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RGH0

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"It wasn't mutually agreed"

The transfer of Crimea from the Russian soviet republic to the Ukraine soviet republic in 1954 was mutually agreed by those two countries at that time. The reason it was done is vague but probably related to a desire to increase the ethnic Russian speaking population of the Ukraine. Stalin had "eliminated" most of the non Russian population of Crimea and replaced it with Russians. The Ukraine Soviet Republic had also just fought a civil war with Western Ukraine provinces and wanted to boost the Russian influence in the country. Russia at the time probably thought the USSR was invincible so transferring land into a member satellite state was not seen as any risk in terms of losing access to Sebastopol

The takeover in 2014 by Russia ignored this 60 years earlier transfer and was clearly illegal under international law and treaty agreements at the time. In a fair and free election I doubt that you would get a 95% vote from the people of Crimea despite the strong ethnic Russian background of many.

But all of this is academic debate. "Political power grows out of the point of a gun" as Mao once said. The Russian are trying to prove that and failing miserably? Clearly their guns are not pointy enough. The reality is that political power grows out of the population that's prepared to fight for their own freedom and sovereignty The combination of 40 million angry Ukrainians backed up by the West who is in no mood to take more bullshit from Russian imperialism looks more and more likely to prevail each day this goes on.
 

RGH0

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"I think that it will come to a conclusion in few days maximum"

?....JMR wrote on March 1
 

Uwe

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The transfer of Crimea from the Russian soviet republic to the Ukraine soviet republic in 1954 was mutually agreed by those two countries at that time.
Your premise is incorrect. Russia and Ukraine were not separate countries at the time. They were states within the one country called the Soviet Union. Thus this was nothing more than a transfer of regional administration. You admit this yourself further down in your post.

And let's not forget that Russia acquired Crimea in 1783. It was part of Russia from then until 1954.

"Political power grows out of the point of a gun" as Mao once said.
There is much truth to that statement, which is why we Americans are quite adamant about keeping our guns.

he Russian are trying to prove that and failing miserably?
Are they failing? Seem to me they currently have control over virtually all of the territory where majority of the population is culturally Russian.

The combination of 40 million angry Ukrainians backed up by the West
I think it would be a mistake to believe the entire population of Ukraine is angry, or to ignore the fact that the West is committing economic suicide with our sanctions and money-printing.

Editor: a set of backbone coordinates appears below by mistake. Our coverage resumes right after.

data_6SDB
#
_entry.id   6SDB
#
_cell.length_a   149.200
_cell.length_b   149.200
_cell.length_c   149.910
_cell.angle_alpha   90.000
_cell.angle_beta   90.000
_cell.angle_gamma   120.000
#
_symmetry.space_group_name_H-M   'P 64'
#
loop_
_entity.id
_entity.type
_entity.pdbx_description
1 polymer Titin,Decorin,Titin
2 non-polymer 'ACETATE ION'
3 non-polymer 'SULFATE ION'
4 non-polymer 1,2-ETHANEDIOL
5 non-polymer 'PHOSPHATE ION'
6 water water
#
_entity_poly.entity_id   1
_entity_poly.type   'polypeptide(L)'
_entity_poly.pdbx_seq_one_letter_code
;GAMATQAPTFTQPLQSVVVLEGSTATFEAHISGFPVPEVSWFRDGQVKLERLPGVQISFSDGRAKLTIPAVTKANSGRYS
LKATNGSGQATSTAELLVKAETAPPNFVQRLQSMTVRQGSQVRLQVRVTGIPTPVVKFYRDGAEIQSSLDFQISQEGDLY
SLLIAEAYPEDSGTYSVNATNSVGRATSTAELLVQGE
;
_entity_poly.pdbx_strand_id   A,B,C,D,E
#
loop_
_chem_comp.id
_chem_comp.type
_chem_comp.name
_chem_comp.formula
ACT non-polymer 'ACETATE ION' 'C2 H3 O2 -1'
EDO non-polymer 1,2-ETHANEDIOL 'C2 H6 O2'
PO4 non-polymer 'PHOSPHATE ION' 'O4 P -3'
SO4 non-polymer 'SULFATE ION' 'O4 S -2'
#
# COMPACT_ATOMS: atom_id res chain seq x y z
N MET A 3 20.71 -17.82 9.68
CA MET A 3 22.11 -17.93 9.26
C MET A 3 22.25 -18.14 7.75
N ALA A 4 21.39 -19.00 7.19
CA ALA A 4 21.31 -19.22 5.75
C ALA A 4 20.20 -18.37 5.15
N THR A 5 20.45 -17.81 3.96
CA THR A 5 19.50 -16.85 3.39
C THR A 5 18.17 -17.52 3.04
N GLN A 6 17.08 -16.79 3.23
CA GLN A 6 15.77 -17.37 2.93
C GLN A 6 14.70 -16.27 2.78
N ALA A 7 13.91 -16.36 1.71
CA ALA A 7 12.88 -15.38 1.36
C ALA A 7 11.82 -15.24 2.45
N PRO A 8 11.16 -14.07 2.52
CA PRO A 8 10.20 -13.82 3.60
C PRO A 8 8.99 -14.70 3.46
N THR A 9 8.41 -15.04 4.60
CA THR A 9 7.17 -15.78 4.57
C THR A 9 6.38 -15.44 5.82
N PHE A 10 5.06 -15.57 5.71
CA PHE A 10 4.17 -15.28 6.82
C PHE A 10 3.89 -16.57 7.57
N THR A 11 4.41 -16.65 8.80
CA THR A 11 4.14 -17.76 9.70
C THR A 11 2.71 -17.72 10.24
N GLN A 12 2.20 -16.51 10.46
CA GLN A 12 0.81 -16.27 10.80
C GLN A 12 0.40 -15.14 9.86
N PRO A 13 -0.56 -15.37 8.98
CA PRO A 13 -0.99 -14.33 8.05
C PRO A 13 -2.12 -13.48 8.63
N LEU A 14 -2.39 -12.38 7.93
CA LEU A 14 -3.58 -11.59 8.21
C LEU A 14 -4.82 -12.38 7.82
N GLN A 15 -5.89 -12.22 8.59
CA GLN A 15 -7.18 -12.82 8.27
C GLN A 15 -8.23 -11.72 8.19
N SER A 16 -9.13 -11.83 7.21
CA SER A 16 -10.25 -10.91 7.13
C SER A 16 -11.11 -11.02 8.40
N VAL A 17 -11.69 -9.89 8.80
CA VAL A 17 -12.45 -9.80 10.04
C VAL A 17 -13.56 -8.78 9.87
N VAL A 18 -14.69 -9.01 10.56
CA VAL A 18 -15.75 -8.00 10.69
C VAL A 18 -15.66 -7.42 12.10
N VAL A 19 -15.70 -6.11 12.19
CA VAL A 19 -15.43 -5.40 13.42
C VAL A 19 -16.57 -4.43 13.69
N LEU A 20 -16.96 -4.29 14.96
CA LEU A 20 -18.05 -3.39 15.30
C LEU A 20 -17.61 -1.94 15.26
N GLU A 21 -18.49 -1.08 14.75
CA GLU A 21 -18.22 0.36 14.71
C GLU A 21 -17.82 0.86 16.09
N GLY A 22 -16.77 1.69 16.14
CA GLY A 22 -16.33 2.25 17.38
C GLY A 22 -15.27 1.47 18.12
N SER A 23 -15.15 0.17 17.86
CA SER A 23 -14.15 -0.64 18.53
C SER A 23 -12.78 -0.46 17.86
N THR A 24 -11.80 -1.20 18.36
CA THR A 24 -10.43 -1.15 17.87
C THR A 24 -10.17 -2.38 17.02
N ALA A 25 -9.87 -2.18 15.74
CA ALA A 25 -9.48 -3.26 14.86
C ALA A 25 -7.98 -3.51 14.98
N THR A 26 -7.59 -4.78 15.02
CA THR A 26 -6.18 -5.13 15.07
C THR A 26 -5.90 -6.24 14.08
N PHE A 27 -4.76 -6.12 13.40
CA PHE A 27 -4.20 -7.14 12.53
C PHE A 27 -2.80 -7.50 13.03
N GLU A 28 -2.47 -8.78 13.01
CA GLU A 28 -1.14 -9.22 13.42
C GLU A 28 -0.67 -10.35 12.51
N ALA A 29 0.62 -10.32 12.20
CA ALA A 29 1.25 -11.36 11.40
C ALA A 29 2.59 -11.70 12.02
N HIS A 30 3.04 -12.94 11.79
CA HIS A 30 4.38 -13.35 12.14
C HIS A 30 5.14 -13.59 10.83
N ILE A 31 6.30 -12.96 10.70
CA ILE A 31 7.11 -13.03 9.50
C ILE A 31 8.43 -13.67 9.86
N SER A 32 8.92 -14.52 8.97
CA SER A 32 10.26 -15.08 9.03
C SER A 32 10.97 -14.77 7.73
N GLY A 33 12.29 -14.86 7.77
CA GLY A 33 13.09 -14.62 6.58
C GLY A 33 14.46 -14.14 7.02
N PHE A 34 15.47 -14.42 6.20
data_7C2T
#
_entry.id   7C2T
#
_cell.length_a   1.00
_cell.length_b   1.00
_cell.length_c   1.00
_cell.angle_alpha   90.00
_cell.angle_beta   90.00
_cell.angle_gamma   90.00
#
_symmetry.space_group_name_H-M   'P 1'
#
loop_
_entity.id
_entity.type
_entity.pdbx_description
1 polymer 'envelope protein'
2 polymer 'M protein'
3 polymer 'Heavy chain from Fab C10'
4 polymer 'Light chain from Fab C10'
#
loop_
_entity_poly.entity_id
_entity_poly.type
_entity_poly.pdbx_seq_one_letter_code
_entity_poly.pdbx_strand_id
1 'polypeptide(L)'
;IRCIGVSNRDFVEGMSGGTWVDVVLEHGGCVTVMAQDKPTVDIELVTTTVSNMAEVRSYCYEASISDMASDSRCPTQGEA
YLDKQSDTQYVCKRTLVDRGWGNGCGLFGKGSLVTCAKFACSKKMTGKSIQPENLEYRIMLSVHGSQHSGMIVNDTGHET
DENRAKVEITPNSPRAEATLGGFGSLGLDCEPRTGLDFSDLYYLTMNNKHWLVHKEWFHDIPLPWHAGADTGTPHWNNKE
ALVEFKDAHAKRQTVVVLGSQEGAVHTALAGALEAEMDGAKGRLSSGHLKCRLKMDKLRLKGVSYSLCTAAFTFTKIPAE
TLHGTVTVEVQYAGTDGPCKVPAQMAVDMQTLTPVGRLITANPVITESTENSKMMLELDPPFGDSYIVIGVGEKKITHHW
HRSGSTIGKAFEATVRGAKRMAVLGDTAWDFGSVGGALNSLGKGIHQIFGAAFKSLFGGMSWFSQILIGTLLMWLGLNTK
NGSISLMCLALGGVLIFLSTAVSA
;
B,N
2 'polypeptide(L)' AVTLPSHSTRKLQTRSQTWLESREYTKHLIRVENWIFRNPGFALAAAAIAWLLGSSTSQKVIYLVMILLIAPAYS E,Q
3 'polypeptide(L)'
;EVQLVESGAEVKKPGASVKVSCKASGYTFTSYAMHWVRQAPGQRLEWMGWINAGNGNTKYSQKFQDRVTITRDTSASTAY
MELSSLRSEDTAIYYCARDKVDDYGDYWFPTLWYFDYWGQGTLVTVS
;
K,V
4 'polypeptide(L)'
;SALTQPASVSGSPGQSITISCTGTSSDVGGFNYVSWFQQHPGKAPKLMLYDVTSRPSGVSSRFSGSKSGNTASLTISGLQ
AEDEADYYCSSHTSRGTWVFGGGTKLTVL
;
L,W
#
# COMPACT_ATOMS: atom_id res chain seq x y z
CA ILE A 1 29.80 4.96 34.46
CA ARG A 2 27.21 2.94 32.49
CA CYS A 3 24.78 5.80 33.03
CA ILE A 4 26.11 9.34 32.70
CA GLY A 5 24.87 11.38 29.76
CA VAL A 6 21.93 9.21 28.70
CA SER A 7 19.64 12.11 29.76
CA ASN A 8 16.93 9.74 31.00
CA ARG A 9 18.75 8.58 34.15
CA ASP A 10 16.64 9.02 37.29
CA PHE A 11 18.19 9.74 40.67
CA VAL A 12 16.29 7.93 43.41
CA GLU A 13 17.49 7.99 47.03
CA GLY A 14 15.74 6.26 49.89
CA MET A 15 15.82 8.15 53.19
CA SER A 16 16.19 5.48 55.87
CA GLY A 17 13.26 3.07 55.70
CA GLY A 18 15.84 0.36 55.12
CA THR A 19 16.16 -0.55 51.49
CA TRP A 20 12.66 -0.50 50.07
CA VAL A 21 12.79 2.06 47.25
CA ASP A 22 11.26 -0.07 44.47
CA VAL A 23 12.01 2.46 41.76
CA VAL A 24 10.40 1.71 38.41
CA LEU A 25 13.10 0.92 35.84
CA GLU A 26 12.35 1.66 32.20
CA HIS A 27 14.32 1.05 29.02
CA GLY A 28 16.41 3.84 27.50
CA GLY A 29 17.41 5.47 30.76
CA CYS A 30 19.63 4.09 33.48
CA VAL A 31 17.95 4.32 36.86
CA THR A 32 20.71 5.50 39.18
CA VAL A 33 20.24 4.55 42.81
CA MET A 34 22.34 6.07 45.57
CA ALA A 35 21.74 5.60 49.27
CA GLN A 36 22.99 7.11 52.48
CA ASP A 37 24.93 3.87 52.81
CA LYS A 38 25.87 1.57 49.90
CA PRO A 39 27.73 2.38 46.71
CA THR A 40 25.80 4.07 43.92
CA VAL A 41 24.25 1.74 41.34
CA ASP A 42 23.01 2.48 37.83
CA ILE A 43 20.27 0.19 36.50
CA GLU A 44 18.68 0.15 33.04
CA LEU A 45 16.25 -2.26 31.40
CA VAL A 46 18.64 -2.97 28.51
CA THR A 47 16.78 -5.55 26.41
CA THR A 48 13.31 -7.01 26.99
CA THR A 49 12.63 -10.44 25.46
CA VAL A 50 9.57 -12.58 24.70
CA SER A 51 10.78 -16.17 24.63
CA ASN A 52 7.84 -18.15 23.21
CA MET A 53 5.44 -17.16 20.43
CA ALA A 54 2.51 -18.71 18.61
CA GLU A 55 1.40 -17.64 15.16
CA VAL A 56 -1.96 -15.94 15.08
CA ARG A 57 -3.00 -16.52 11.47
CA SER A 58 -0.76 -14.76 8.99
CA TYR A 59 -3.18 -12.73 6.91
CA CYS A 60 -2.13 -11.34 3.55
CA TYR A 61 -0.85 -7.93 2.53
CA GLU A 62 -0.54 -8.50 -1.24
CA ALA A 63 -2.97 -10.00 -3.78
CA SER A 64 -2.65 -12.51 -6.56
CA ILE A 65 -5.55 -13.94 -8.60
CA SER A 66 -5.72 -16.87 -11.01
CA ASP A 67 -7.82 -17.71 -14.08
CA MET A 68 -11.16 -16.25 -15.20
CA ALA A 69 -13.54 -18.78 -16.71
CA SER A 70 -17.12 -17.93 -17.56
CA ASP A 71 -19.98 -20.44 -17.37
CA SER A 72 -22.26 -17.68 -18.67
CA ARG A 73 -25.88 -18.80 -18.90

-Uwe-
 

Crasher

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"I think that it will come to a conclusion in few days maximum"

?....JMR wrote on March 1
Don’t worry, it will all be over by Christmas… it’s just which Christmas?
 

Crasher

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That is political BS intended to keep the box ticking masses on board thinking all is OK so they can carry on shagging, eating junk food and living in a bubble.
 

vreihen

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morris39

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Don’t worry, it will all be over by Christmas… it’s just which Christmas?
Military conflicts end in one of 3 ways. Unconditional surrender which is uncommon e.g Romans vs Israelis, Mongols vs everybody, WWII Germany. The current situations lacks necessary conditions, resolves.
Standoff which is rarer still and tends to be on generational scales. Too soon to tell.
Sue for peace once the military outcome is sufficiently clear. The usual.
But there are confusing things here. USA promises military aid in amount greater than EU countries (individual) annual military budgets. Wow. And the wishful thinking in the West is that Russia is losing. So who knows but bloggers?
 

DV52

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"Political power grows out of the point of a gun" as Mao once said.
There is much truth to that statement, which is why we Americans are quite adamant about keeping our guns.
@Uwe: wow - I think that your response above is the first that I have seen in this place giving reason for America's gun culture (which I consider to be the most fascinating aspect of American culture in general)!!

This is definitely not a topic that I want to start in this thread (or on this forum), but I couldn't resist pointing-out the palpable irony of linking the raison d'être for American gun culture to the ideology of a Chinese communist revolutionary who was the founder of the People's Republic of China!! :thumbs: